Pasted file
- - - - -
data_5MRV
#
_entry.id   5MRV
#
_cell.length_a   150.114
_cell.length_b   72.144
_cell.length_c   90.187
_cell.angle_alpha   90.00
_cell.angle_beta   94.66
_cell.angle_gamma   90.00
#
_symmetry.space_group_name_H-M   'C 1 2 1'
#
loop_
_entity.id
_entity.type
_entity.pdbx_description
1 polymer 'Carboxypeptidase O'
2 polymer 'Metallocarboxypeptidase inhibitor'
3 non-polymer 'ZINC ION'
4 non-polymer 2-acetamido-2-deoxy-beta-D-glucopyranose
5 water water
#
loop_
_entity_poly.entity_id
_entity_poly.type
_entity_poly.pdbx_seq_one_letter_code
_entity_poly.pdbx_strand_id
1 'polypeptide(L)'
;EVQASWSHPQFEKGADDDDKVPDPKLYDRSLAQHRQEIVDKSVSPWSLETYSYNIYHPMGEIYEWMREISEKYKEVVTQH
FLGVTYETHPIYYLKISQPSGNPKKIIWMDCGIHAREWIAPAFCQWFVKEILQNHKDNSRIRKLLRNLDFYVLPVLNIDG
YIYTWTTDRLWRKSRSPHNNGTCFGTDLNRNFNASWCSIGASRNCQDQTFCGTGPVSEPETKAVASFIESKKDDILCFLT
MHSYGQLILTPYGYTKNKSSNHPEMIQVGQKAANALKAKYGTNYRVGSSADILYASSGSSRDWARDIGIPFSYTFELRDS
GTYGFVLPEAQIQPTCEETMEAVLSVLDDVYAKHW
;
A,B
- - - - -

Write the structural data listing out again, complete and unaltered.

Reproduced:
data_5MRV
#
_entry.id   5MRV
#
_cell.length_a   150.114
_cell.length_b   72.144
_cell.length_c   90.187
_cell.angle_alpha   90.00
_cell.angle_beta   94.66
_cell.angle_gamma   90.00
#
_symmetry.space_group_name_H-M   'C 1 2 1'
#
loop_
_entity.id
_entity.type
_entity.pdbx_description
1 polymer 'Carboxypeptidase O'
2 polymer 'Metallocarboxypeptidase inhibitor'
3 non-polymer 'ZINC ION'
4 non-polymer 2-acetamido-2-deoxy-beta-D-glucopyranose
5 water water
#
loop_
_entity_poly.entity_id
_entity_poly.type
_entity_poly.pdbx_seq_one_letter_code
_entity_poly.pdbx_strand_id
1 'polypeptide(L)'
;EVQASWSHPQFEKGADDDDKVPDPKLYDRSLAQHRQEIVDKSVSPWSLETYSYNIYHPMGEIYEWMREISEKYKEVVTQH
FLGVTYETHPIYYLKISQPSGNPKKIIWMDCGIHAREWIAPAFCQWFVKEILQNHKDNSRIRKLLRNLDFYVLPVLNIDG
YIYTWTTDRLWRKSRSPHNNGTCFGTDLNRNFNASWCSIGASRNCQDQTFCGTGPVSEPETKAVASFIESKKDDILCFLT
MHSYGQLILTPYGYTKNKSSNHPEMIQVGQKAANALKAKYGTNYRVGSSADILYASSGSSRDWARDIGIPFSYTFELRDS
GTYGFVLPEAQIQPTCEETMEAVLSVLDDVYAKHW
;
A,B